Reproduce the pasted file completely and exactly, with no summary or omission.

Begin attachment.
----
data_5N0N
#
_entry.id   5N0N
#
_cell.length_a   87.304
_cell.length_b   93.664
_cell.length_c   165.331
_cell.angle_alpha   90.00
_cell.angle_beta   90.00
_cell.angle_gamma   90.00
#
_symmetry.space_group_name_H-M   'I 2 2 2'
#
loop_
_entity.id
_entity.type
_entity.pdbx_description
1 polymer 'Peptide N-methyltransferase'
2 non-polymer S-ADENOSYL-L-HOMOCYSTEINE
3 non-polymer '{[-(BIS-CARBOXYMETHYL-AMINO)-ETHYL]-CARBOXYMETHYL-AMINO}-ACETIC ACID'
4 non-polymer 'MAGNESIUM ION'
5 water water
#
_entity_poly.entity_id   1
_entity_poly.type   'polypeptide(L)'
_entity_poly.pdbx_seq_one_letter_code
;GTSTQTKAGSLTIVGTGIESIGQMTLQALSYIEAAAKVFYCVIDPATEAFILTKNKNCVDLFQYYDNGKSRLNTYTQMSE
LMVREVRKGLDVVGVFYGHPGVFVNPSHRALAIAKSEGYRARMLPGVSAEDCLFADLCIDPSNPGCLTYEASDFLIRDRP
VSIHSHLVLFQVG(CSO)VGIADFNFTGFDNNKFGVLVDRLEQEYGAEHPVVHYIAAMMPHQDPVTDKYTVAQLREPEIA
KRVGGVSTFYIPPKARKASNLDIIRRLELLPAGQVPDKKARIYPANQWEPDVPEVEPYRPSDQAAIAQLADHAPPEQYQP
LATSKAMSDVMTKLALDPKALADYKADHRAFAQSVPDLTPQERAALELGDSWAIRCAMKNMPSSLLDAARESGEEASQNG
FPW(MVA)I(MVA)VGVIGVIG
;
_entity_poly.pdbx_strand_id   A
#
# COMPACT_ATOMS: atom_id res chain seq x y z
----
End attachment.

data_5N0N
#
_entry.id   5N0N
#
_cell.length_a   87.304
_cell.length_b   93.664
_cell.length_c   165.331
_cell.angle_alpha   90.00
_cell.angle_beta   90.00
_cell.angle_gamma   90.00
#
_symmetry.space_group_name_H-M   'I 2 2 2'
#
loop_
_entity.id
_entity.type
_entity.pdbx_description
1 polymer 'Peptide N-methyltransferase'
2 non-polymer S-ADENOSYL-L-HOMOCYSTEINE
3 non-polymer '{[-(BIS-CARBOXYMETHYL-AMINO)-ETHYL]-CARBOXYMETHYL-AMINO}-ACETIC ACID'
4 non-polymer 'MAGNESIUM ION'
5 water water
#
_entity_poly.entity_id   1
_entity_poly.type   'polypeptide(L)'
_entity_poly.pdbx_seq_one_letter_code
;GTSTQTKAGSLTIVGTGIESIGQMTLQALSYIEAAAKVFYCVIDPATEAFILTKNKNCVDLFQYYDNGKSRLNTYTQMSE
LMVREVRKGLDVVGVFYGHPGVFVNPSHRALAIAKSEGYRARMLPGVSAEDCLFADLCIDPSNPGCLTYEASDFLIRDRP
VSIHSHLVLFQVG(CSO)VGIADFNFTGFDNNKFGVLVDRLEQEYGAEHPVVHYIAAMMPHQDPVTDKYTVAQLREPEIA
KRVGGVSTFYIPPKARKASNLDIIRRLELLPAGQVPDKKARIYPANQWEPDVPEVEPYRPSDQAAIAQLADHAPPEQYQP
LATSKAMSDVMTKLALDPKALADYKADHRAFAQSVPDLTPQERAALELGDSWAIRCAMKNMPSSLLDAARESGEEASQNG
FPW(MVA)I(MVA)VGVIGVIG
;
_entity_poly.pdbx_strand_id   A
#
# COMPACT_ATOMS: atom_id res chain seq x y z